Packed up, hoping to catch up, to where we needed to be, on the itinerary.



Yes and no. we were wet and sore, this being our third day straight of riding.
In hills. In rain. And all I could think about was
That pickled egg, all red/purple in a little waxed paper bag, and
Crackers!
Food so simple that it made me feel basic, like I was reducing into spare elements, as if my
Body was not quite up to the task. And my
Mind was dwelling in abstracts, existential thoughts such as:
Why am I here? Why am I doing this? Who cares?
We moved a box turtle from the roadway and placed him on the grassy side of the road.
We coasted downhill to Colbert Ferry and a mile-long bridge across the Tennessee River.
We’d only ridden 20 miles and already I wanted to quit.
AFTER the pickled egg on saltine crackers I thought I’d try another 20, body so weary.
We rode uphill and passed a box turtle, which we didn’t move off the roadway, and will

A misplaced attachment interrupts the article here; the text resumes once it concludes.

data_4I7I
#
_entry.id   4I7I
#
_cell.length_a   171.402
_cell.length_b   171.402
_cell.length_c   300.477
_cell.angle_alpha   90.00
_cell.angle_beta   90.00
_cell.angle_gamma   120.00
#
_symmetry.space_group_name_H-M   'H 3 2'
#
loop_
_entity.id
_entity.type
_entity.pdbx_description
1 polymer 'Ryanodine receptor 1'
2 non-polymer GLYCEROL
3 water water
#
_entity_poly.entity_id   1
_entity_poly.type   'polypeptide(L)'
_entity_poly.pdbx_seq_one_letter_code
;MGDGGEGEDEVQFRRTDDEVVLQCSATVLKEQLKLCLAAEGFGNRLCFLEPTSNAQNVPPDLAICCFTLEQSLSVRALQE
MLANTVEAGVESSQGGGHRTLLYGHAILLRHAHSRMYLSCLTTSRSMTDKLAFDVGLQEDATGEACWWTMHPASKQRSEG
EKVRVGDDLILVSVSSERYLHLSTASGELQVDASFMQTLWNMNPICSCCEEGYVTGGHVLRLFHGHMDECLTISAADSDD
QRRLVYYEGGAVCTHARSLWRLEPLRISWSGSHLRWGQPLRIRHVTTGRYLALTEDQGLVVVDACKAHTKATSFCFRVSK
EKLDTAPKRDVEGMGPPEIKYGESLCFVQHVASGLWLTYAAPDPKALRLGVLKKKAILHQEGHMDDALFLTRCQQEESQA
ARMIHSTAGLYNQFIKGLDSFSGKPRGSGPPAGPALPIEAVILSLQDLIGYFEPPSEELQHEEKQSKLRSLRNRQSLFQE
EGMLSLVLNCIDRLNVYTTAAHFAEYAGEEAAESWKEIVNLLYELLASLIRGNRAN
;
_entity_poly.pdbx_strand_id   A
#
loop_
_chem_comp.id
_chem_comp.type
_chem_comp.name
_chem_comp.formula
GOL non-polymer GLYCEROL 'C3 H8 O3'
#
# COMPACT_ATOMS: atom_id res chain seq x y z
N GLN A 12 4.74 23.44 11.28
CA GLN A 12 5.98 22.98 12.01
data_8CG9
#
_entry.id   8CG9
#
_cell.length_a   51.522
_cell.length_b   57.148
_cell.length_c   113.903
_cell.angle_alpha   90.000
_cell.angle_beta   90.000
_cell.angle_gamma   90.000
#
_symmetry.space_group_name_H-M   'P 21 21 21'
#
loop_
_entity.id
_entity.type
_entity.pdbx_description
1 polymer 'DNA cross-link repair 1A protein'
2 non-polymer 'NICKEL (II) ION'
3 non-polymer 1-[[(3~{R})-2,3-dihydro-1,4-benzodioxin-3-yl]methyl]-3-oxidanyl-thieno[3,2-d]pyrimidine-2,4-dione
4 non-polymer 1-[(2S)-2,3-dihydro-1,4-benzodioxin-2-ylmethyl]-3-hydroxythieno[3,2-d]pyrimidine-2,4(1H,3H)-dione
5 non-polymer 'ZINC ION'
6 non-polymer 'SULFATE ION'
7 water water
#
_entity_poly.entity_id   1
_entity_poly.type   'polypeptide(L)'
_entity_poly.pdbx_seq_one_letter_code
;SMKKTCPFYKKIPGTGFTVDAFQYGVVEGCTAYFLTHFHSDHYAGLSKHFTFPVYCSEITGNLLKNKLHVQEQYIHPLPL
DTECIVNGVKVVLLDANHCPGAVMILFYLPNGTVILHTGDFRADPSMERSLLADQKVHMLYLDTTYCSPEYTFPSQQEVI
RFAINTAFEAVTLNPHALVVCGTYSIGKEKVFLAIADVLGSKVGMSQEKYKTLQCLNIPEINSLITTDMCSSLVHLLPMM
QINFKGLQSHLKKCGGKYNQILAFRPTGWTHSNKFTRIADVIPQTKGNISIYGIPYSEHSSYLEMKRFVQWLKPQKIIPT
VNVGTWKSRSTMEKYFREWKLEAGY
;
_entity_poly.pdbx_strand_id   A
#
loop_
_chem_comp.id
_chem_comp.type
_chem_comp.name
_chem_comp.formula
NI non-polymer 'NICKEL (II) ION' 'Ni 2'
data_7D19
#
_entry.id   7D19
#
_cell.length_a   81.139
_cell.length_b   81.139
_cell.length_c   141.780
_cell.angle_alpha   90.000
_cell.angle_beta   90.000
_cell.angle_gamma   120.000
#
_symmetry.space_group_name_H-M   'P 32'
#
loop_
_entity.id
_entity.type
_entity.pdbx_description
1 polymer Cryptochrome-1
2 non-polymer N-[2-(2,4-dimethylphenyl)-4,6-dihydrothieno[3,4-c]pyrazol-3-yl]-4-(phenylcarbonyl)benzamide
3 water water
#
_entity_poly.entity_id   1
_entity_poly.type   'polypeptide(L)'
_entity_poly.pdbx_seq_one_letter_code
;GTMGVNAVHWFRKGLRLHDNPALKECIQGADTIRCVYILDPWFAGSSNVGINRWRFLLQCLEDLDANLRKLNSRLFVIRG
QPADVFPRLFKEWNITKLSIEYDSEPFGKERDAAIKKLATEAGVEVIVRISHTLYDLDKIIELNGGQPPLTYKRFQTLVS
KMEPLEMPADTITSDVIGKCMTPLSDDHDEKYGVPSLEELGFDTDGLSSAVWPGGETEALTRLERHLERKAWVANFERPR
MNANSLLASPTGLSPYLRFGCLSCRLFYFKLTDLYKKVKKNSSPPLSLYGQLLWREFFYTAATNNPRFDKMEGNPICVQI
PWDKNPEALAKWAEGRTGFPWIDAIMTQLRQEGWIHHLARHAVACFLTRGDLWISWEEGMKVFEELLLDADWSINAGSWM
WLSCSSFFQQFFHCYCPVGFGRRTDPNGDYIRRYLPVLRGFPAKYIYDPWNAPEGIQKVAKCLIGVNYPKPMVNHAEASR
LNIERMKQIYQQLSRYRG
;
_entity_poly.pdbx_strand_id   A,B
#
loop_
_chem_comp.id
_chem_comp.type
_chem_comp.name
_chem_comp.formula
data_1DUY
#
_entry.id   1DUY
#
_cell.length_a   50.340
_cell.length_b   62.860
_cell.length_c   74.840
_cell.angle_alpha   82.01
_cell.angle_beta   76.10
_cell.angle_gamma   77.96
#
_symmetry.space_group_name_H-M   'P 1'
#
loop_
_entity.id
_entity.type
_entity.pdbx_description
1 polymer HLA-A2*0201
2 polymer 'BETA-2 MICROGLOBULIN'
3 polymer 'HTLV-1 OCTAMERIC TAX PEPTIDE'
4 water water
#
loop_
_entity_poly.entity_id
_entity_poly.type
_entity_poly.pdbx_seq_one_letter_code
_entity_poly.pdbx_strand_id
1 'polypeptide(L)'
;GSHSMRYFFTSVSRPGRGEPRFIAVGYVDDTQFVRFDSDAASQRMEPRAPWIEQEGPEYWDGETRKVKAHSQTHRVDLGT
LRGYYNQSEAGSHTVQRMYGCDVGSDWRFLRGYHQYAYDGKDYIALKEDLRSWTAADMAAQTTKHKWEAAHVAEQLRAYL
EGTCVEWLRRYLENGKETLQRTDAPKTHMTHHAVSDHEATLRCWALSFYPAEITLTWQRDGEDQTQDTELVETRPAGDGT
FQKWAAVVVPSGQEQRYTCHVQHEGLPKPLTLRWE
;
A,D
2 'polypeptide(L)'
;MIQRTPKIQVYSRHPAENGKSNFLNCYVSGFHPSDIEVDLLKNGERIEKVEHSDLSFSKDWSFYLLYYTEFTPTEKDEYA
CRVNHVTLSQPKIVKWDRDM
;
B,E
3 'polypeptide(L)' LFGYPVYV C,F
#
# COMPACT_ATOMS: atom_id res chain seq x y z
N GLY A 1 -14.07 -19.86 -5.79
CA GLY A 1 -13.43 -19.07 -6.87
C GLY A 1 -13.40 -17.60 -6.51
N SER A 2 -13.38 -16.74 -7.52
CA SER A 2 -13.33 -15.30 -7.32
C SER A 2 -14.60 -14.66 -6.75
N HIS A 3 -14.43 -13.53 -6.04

Forever feel guilty about—until the next turtle which I hurled into the woods as with a vengeance.
The snapping turtle we passed after lunch, we left well-enough alone. He looked like a frontiersman—all muddy, messy, dread-locked and evil-eyed. We had a suspicion he would
Make it to the other side.
While I on the other hand—was this the THIRD DAY? Of riding?—was praying. For a dry place to eat lunch
Jane with wet feet

Cave Spring in MS
We stopped at Cave Spring, no more a cave and no more a spring where we sat on the cement sidewalk because there was no picnic table and rolled off soppy socks and enjoyed another
Pickled egg and tunafish on a bun and said—if ever I make it home, I just want to be warm and dry
My riding partner asked me if I had more miles in me and I nodded my head, skeptical
I would ride 10 more and then decide
We rode 10 more to Pharr Mounds, where if we had decided to stop would have been 68 miles for the day
But we kept on—and at a certain point IT GOT EASIER